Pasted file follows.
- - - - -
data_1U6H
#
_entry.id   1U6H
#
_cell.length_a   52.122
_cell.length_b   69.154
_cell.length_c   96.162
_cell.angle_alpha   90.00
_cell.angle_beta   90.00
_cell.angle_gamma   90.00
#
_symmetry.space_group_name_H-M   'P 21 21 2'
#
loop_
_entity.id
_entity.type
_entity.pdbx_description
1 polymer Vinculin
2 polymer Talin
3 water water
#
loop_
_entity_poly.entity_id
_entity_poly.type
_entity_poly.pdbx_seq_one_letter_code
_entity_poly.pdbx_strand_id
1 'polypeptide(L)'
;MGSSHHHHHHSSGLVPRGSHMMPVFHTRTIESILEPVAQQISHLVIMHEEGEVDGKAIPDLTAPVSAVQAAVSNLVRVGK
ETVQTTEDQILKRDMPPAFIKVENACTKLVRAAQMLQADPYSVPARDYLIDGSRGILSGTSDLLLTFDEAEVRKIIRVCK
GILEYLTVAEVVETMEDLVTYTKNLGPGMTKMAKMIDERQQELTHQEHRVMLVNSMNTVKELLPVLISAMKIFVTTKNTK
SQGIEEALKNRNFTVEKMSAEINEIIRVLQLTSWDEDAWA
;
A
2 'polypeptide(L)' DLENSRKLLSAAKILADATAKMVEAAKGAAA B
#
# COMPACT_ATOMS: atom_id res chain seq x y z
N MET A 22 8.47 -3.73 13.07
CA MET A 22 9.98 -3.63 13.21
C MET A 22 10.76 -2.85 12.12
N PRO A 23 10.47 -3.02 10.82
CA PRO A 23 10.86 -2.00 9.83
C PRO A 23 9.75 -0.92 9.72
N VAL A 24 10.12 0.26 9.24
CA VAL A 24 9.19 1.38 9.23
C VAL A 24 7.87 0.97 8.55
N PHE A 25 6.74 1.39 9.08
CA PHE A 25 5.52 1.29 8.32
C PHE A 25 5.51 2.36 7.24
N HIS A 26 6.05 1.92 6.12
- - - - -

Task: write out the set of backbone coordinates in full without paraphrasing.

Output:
data_1U6H
#
_entry.id   1U6H
#
_cell.length_a   52.122
_cell.length_b   69.154
_cell.length_c   96.162
_cell.angle_alpha   90.00
_cell.angle_beta   90.00
_cell.angle_gamma   90.00
#
_symmetry.space_group_name_H-M   'P 21 21 2'
#
loop_
_entity.id
_entity.type
_entity.pdbx_description
1 polymer Vinculin
2 polymer Talin
3 water water
#
loop_
_entity_poly.entity_id
_entity_poly.type
_entity_poly.pdbx_seq_one_letter_code
_entity_poly.pdbx_strand_id
1 'polypeptide(L)'
;MGSSHHHHHHSSGLVPRGSHMMPVFHTRTIESILEPVAQQISHLVIMHEEGEVDGKAIPDLTAPVSAVQAAVSNLVRVGK
ETVQTTEDQILKRDMPPAFIKVENACTKLVRAAQMLQADPYSVPARDYLIDGSRGILSGTSDLLLTFDEAEVRKIIRVCK
GILEYLTVAEVVETMEDLVTYTKNLGPGMTKMAKMIDERQQELTHQEHRVMLVNSMNTVKELLPVLISAMKIFVTTKNTK
SQGIEEALKNRNFTVEKMSAEINEIIRVLQLTSWDEDAWA
;
A
2 'polypeptide(L)' DLENSRKLLSAAKILADATAKMVEAAKGAAA B
#
# COMPACT_ATOMS: atom_id res chain seq x y z
N MET A 22 8.47 -3.73 13.07
CA MET A 22 9.98 -3.63 13.21
C MET A 22 10.76 -2.85 12.12
N PRO A 23 10.47 -3.02 10.82
CA PRO A 23 10.86 -2.00 9.83
C PRO A 23 9.75 -0.92 9.72
N VAL A 24 10.12 0.26 9.24
CA VAL A 24 9.19 1.38 9.23
C VAL A 24 7.87 0.97 8.55
N PHE A 25 6.74 1.39 9.08
CA PHE A 25 5.52 1.29 8.32
C PHE A 25 5.51 2.36 7.24
N HIS A 26 6.05 1.92 6.12